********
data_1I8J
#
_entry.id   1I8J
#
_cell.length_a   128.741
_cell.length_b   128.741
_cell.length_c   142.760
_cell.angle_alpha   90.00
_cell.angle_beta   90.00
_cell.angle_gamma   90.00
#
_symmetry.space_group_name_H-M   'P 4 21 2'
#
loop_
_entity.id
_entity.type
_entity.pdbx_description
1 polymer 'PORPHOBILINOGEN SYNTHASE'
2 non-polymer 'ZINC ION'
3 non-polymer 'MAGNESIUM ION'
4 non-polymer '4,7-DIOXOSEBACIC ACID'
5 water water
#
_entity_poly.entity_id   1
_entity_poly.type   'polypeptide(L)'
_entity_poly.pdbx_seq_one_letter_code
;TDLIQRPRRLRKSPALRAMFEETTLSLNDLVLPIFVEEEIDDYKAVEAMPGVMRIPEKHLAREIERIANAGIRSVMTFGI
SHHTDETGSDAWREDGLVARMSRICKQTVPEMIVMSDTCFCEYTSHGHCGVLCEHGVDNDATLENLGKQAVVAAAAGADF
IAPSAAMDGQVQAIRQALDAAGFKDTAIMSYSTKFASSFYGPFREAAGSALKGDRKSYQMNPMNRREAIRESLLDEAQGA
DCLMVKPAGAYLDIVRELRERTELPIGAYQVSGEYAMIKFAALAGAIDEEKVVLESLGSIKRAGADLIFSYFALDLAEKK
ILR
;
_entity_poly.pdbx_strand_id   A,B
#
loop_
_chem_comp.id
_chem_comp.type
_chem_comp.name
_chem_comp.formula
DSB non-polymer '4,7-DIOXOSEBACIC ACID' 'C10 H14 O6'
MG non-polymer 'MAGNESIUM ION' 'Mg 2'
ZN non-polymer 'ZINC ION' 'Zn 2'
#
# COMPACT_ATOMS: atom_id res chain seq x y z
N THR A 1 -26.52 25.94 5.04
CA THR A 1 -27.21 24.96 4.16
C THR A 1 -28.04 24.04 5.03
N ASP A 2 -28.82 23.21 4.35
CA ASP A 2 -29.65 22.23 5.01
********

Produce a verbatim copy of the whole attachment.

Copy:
data_1I8J
#
_entry.id   1I8J
#
_cell.length_a   128.741
_cell.length_b   128.741
_cell.length_c   142.760
_cell.angle_alpha   90.00
_cell.angle_beta   90.00
_cell.angle_gamma   90.00
#
_symmetry.space_group_name_H-M   'P 4 21 2'
#
loop_
_entity.id
_entity.type
_entity.pdbx_description
1 polymer 'PORPHOBILINOGEN SYNTHASE'
2 non-polymer 'ZINC ION'
3 non-polymer 'MAGNESIUM ION'
4 non-polymer '4,7-DIOXOSEBACIC ACID'
5 water water
#
_entity_poly.entity_id   1
_entity_poly.type   'polypeptide(L)'
_entity_poly.pdbx_seq_one_letter_code
;TDLIQRPRRLRKSPALRAMFEETTLSLNDLVLPIFVEEEIDDYKAVEAMPGVMRIPEKHLAREIERIANAGIRSVMTFGI
SHHTDETGSDAWREDGLVARMSRICKQTVPEMIVMSDTCFCEYTSHGHCGVLCEHGVDNDATLENLGKQAVVAAAAGADF
IAPSAAMDGQVQAIRQALDAAGFKDTAIMSYSTKFASSFYGPFREAAGSALKGDRKSYQMNPMNRREAIRESLLDEAQGA
DCLMVKPAGAYLDIVRELRERTELPIGAYQVSGEYAMIKFAALAGAIDEEKVVLESLGSIKRAGADLIFSYFALDLAEKK
ILR
;
_entity_poly.pdbx_strand_id   A,B
#
loop_
_chem_comp.id
_chem_comp.type
_chem_comp.name
_chem_comp.formula
DSB non-polymer '4,7-DIOXOSEBACIC ACID' 'C10 H14 O6'
MG non-polymer 'MAGNESIUM ION' 'Mg 2'
ZN non-polymer 'ZINC ION' 'Zn 2'
#
# COMPACT_ATOMS: atom_id res chain seq x y z
N THR A 1 -26.52 25.94 5.04
CA THR A 1 -27.21 24.96 4.16
C THR A 1 -28.04 24.04 5.03
N ASP A 2 -28.82 23.21 4.35
CA ASP A 2 -29.65 22.23 5.01